Letting the Power of the Idea Stand for Itself

I love college football. As practices started and I heard the news that Joe Paterno, Head Coach of the Penn State University football team was recently injured in a sideline collision with a player, I was reminded of a Sports Illustrated article I read about him before the start of last season.

“Joe Pa” as he’s called will be 85 in December and has coached at Penn State for more than 60 years. He holds the record for most football victories in college football history and doesn’t have plans to retire as long as he’s, “still making an impact.”

The article talks about arguing and how Paterno grew up in a family that argued about everything. In fact, arguing was encouraged. When I was growing up, arguing was not encouraged but I thought Joe’s explanation for arguing made sense and is something that when approached this way should be encouraged.

Paterno will often attack an assistant coach’s idea with a barrage of questions and doubts just to see if the coach’s idea will withstand the challenge. He’ll also occasionally throw an idea out that he doesn’t really believe in just to see how his assistant coach’s respond to it and if they have the strength to speak their minds.

“Why can’t we talk without calling each other names?” Joe asks. “I mean in the world. Everyone around, they scream at each other about politics or what’s happening. Why can’t someone just stand up and say ‘Why? How? When? What does it matter?’ Let the power of the idea fight for itself.”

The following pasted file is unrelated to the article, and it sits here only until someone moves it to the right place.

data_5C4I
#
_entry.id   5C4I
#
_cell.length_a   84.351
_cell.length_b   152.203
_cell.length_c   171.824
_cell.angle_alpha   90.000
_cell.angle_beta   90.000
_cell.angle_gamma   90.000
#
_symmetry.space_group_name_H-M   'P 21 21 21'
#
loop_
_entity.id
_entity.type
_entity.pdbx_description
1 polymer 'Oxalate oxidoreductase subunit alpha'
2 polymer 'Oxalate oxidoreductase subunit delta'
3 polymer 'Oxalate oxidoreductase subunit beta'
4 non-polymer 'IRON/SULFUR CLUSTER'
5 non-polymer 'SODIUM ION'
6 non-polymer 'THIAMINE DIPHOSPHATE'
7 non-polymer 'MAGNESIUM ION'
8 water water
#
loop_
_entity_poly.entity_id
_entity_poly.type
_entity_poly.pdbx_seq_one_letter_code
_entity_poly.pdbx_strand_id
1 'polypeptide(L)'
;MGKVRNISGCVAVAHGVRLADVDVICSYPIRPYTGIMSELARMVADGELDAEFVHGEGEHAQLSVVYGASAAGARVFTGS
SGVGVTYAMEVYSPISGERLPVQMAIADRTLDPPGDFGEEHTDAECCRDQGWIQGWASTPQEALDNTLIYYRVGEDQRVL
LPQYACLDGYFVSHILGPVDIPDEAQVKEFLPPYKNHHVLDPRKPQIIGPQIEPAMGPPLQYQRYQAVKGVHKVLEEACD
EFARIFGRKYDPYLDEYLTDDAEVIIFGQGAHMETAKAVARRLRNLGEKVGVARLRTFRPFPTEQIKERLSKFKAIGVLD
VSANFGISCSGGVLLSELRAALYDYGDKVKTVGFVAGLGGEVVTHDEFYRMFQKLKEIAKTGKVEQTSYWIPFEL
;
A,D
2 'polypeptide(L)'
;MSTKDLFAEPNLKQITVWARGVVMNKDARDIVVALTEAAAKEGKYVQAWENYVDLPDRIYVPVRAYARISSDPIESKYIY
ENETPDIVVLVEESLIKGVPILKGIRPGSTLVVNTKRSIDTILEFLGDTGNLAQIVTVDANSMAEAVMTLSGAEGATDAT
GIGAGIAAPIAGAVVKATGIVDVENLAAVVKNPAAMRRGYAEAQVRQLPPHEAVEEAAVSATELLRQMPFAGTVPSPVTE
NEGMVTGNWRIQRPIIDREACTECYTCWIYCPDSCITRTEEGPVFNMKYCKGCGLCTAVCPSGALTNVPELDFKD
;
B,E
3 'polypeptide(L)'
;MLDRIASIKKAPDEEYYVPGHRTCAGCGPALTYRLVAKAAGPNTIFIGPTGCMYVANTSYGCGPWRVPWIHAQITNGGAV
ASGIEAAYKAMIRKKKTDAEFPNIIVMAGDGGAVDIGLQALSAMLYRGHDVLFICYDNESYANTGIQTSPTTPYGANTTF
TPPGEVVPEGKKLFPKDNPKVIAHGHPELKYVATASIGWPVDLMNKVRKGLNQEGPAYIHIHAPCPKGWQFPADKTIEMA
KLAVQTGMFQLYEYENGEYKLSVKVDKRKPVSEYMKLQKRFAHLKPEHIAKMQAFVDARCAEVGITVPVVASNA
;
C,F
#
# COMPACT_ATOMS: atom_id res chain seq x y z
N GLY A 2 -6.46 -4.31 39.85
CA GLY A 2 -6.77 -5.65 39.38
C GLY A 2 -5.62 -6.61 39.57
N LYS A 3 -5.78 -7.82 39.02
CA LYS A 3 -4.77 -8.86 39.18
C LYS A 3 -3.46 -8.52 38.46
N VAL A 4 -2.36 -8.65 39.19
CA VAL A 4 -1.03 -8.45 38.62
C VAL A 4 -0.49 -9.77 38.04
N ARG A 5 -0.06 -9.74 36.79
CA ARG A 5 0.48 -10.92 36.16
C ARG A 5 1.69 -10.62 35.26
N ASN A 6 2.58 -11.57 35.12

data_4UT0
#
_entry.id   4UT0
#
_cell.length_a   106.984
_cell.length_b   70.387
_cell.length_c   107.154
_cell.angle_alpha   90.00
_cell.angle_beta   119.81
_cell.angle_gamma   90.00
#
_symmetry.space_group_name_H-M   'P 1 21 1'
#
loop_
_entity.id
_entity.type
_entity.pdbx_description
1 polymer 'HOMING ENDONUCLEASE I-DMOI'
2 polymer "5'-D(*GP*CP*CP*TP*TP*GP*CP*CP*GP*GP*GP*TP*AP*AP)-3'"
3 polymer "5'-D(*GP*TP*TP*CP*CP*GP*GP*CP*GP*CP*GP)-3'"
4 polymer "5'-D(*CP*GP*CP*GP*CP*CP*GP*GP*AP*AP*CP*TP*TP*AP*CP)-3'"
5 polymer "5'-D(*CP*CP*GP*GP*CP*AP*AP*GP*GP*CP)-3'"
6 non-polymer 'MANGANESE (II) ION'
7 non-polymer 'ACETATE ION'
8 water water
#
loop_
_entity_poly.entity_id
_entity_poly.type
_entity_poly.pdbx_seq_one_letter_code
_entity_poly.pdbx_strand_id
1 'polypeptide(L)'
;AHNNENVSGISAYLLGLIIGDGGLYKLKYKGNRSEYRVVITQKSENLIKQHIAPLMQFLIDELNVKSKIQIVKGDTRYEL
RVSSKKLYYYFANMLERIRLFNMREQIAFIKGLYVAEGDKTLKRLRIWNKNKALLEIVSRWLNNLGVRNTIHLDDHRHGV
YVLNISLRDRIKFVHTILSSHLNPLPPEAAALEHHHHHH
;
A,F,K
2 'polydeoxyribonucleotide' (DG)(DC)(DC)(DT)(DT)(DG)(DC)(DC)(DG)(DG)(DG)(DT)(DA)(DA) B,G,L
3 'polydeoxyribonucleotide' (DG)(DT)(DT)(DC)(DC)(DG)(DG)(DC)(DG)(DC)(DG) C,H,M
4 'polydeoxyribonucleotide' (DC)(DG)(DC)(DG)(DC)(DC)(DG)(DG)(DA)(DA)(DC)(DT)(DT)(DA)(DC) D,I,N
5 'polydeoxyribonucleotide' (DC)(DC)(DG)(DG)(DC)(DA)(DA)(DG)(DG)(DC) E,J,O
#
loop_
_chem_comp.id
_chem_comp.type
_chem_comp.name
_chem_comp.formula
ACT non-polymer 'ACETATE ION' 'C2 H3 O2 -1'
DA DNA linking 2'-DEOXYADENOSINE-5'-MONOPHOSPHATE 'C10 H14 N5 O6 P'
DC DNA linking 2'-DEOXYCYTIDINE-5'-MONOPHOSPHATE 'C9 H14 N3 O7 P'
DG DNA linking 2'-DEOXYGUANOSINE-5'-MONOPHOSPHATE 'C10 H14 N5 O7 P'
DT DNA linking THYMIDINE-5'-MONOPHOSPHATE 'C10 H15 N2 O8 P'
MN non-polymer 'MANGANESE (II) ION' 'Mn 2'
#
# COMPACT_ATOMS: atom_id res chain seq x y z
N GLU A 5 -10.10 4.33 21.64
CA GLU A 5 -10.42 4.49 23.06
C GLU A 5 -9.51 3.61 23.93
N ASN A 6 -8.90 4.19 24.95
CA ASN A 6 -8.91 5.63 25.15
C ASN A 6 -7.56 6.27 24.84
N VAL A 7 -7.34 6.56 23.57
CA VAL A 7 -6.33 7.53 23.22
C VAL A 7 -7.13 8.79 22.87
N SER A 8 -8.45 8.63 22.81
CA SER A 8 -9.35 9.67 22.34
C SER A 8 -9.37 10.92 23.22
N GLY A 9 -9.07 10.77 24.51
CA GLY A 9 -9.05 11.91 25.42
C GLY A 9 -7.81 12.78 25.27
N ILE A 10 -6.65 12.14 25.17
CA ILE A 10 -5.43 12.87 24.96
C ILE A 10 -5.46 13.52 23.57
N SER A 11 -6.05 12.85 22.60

The more I think about it the more I like what he says. If done in the right way and in the right spirit, there really isn’t anything wrong with challenging an idea, asking questions about it and arguing about it. If the idea is a good one it will survive and everybody involved will understand it better and be more committed to it. A challenge or argument shouldn’t be done as a “screw you” to a colleague you dislike but as a way to understand or strengthen the idea.

In my experience, if the concept is good, a challenge or debate about the idea can only make it better. It will either fortify the idea in the presenters mind and everybody else’s minds or it will find the weaknesses and make it stronger. Also, if others feel like they have a say in it they’re more likely to buy into and support the idea from the beginning and feel as if they have some ownership in it.